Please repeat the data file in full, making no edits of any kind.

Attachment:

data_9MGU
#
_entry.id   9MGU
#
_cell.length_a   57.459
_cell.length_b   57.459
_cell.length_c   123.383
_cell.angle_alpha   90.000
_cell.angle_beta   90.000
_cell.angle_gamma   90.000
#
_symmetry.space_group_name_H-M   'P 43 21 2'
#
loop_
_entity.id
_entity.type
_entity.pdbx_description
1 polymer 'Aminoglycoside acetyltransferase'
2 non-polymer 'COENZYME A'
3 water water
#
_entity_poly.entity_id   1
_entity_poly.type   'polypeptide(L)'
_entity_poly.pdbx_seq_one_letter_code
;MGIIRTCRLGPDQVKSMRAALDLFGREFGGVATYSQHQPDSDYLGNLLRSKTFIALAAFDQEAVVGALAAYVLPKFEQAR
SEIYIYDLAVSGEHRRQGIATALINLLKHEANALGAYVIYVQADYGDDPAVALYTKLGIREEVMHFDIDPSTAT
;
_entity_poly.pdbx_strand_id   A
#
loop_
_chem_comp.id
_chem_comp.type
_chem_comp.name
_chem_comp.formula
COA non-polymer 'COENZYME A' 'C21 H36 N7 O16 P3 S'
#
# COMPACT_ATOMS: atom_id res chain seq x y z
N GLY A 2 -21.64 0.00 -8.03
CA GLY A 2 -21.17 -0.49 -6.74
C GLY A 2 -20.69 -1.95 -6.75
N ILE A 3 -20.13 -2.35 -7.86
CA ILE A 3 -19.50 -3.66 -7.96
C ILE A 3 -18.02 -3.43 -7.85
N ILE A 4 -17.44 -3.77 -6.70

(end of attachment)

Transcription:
data_9MGU
#
_entry.id   9MGU
#
_cell.length_a   57.459
_cell.length_b   57.459
_cell.length_c   123.383
_cell.angle_alpha   90.000
_cell.angle_beta   90.000
_cell.angle_gamma   90.000
#
_symmetry.space_group_name_H-M   'P 43 21 2'
#
loop_
_entity.id
_entity.type
_entity.pdbx_description
1 polymer 'Aminoglycoside acetyltransferase'
2 non-polymer 'COENZYME A'
3 water water
#
_entity_poly.entity_id   1
_entity_poly.type   'polypeptide(L)'
_entity_poly.pdbx_seq_one_letter_code
;MGIIRTCRLGPDQVKSMRAALDLFGREFGGVATYSQHQPDSDYLGNLLRSKTFIALAAFDQEAVVGALAAYVLPKFEQAR
SEIYIYDLAVSGEHRRQGIATALINLLKHEANALGAYVIYVQADYGDDPAVALYTKLGIREEVMHFDIDPSTAT
;
_entity_poly.pdbx_strand_id   A
#
loop_
_chem_comp.id
_chem_comp.type
_chem_comp.name
_chem_comp.formula
COA non-polymer 'COENZYME A' 'C21 H36 N7 O16 P3 S'
#
# COMPACT_ATOMS: atom_id res chain seq x y z
N GLY A 2 -21.64 0.00 -8.03
CA GLY A 2 -21.17 -0.49 -6.74
C GLY A 2 -20.69 -1.95 -6.75
N ILE A 3 -20.13 -2.35 -7.86
CA ILE A 3 -19.50 -3.66 -7.96
C ILE A 3 -18.02 -3.43 -7.85
N ILE A 4 -17.44 -3.77 -6.70